I hate to say this, as I am a realtor, but unfortunately, realtors do not make a lot of money off of rentals, so they are typically not motivated to go the extra mile when doing a rental. However, you do need an agent for a rental listing, as it is really a shot in the dark trying to rent it yourself. You just do not have the visibility and exposure that you have when you list it in the Multiple Listing System.
That said, I would find an agent who is local, in your area, and when you do hire that agent, make sure that they post the maximum amount of photos (16) in the Multiple Listing System (MLS). It is really awful how may rental listings do not have any photos, not a single one. I do a lot of rentals on the east side of Fort Lauderdale, and I won't even show a rental (or a property listed for sale, for that matter), if there are no photos to show me what condition the unit is in. Even if the unit is not updated, having no photos posted will have agents imagining the worst about the condition of the unit, so always have both interior and exterior photos. Ask your agent to send you the link in the MLS when the condo is listed, so that you can see the photos.
The agent will bring you comparables of what is for rent and what has rented that is comparable, or similar to your unit, to help you set the rental price. I don't know what the rental amount is for your area, but if that amount is $700.00 per month, and you list it at $850.00 per month, your unit will never even get shown. When you say that you "cannot afford to ask below $750 for this unit", again, if the comparables show that anything over $650.00 per month for a unit like yours is too much, then it will most likely not rent at $750.00. Not to sound heartless, but getting $695.00 per month is better than getting nothing per month, so you need to be honest and realistic about your price. Every month that your unit sits empty has you carrying the cost, so be realistic and get it rented. I am not telling you to give it away, but be fair with the price. After all, it is not anyone's fault or problem if you "cannot get below $750.00" and the unit should rent for $650.00: the market will bear what the market will bear.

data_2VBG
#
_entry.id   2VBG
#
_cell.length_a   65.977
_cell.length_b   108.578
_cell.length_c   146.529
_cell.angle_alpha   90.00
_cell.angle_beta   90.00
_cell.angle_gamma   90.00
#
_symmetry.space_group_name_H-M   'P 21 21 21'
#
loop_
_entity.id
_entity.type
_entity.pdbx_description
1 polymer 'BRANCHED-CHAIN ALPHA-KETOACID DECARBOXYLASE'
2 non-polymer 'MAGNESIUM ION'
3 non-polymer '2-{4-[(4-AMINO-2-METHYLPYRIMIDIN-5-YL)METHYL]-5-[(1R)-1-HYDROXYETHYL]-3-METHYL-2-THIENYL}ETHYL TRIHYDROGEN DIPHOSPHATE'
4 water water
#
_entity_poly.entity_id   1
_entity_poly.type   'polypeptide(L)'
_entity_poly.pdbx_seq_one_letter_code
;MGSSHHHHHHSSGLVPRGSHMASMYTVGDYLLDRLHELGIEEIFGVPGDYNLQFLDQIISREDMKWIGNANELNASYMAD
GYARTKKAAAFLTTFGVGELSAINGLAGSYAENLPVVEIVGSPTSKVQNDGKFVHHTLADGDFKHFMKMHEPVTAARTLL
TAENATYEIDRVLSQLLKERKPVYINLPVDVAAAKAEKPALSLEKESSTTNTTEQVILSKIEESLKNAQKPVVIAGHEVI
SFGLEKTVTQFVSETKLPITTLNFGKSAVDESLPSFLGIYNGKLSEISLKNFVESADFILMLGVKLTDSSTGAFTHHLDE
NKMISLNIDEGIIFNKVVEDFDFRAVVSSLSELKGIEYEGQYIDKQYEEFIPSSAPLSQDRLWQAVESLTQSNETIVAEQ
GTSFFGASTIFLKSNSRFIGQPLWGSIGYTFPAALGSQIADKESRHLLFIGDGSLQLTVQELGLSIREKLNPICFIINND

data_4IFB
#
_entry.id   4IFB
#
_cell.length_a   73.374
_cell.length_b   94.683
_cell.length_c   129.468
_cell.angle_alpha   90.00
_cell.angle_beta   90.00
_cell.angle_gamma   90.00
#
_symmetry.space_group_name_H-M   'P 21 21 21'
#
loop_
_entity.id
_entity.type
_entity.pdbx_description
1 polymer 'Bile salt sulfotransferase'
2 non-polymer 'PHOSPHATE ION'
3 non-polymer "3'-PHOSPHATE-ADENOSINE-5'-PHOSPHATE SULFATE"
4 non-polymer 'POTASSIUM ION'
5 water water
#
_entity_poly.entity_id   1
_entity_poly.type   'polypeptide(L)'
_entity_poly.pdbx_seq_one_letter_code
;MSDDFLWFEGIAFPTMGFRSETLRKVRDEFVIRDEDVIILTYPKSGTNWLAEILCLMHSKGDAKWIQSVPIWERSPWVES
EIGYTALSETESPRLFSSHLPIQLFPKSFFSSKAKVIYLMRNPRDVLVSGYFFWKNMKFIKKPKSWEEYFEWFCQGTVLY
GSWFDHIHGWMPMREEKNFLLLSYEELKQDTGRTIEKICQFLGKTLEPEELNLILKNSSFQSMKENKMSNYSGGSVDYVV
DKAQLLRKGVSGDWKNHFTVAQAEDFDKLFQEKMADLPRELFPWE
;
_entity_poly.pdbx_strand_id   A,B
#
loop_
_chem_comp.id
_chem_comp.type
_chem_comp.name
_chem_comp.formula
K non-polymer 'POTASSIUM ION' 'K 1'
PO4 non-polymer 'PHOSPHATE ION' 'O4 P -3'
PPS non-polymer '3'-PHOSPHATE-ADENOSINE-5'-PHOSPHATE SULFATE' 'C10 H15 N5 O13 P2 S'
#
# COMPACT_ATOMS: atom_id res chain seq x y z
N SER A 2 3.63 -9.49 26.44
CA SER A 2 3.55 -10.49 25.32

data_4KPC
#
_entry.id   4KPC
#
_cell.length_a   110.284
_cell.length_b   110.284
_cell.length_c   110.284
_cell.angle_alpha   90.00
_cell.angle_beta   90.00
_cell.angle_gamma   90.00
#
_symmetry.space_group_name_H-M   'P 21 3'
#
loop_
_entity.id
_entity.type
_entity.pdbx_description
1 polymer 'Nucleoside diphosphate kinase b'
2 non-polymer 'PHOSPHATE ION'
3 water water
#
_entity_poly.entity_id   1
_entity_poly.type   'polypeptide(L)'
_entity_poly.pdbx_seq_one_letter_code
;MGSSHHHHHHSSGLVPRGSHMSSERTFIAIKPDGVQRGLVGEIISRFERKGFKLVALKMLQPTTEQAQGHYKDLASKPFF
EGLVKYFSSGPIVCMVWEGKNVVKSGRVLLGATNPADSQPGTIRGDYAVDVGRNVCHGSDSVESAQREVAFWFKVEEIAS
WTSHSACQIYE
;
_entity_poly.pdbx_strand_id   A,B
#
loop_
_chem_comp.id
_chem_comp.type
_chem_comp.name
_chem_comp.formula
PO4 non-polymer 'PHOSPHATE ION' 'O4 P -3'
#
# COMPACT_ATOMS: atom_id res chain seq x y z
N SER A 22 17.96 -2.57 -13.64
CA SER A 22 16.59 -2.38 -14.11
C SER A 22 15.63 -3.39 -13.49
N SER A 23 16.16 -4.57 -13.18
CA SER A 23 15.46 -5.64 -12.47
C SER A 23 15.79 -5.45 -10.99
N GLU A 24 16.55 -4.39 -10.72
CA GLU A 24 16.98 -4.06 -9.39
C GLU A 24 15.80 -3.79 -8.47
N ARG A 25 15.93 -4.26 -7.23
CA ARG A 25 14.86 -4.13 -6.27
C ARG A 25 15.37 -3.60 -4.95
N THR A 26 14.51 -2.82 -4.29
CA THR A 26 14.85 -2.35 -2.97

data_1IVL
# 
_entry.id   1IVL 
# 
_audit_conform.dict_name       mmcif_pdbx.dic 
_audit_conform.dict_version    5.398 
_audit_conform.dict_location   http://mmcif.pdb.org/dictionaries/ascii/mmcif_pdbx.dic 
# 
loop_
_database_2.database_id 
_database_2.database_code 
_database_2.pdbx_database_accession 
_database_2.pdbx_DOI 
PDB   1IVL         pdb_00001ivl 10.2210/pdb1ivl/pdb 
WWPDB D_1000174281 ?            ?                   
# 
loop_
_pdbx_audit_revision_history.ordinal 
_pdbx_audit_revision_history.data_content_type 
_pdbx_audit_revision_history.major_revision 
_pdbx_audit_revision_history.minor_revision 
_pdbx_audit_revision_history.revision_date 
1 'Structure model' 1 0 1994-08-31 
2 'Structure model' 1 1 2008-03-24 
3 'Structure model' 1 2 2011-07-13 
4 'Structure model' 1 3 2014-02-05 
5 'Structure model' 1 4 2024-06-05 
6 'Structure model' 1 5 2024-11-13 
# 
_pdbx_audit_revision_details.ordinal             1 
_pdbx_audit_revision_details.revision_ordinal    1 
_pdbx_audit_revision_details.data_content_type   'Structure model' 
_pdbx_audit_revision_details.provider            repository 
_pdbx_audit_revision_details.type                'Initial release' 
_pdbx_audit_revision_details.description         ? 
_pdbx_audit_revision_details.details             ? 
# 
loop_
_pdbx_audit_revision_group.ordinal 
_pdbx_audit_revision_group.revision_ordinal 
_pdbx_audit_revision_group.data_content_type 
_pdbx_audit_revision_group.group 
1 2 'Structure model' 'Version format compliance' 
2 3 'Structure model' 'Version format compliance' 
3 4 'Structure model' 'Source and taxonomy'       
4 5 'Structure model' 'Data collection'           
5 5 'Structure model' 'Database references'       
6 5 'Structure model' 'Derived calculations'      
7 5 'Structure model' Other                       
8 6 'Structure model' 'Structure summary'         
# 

You can expect an agent to receive a months rent for their service. So if the unit rents out for $700.00, your listing agent and the renters agent who brings the tenant will equally split the $700.00. That brings it to $350.00 per agent side. The broker will take half of that, so now you are down to $175.00 per side. After taxes, gas,, etc., an agent makes almost nothing for a rental, so you can sort of understand why rentals are not an agents top priority. That does not make it right, but it is what it is.
I have found Craigs List to be fantastic for rentals. If your agent does not so this, then you should do it. Get it online to as many sites as possible. Google free rental sites, and a bunch should come up for you to try. Exposure is the name of the game.
Make sure that your condo is immaculate, fix anything that needs to be repaired or repainted, and make it appealing for who ever comes to look at it.
Hope that this helped a litle bit, good luck, Dee.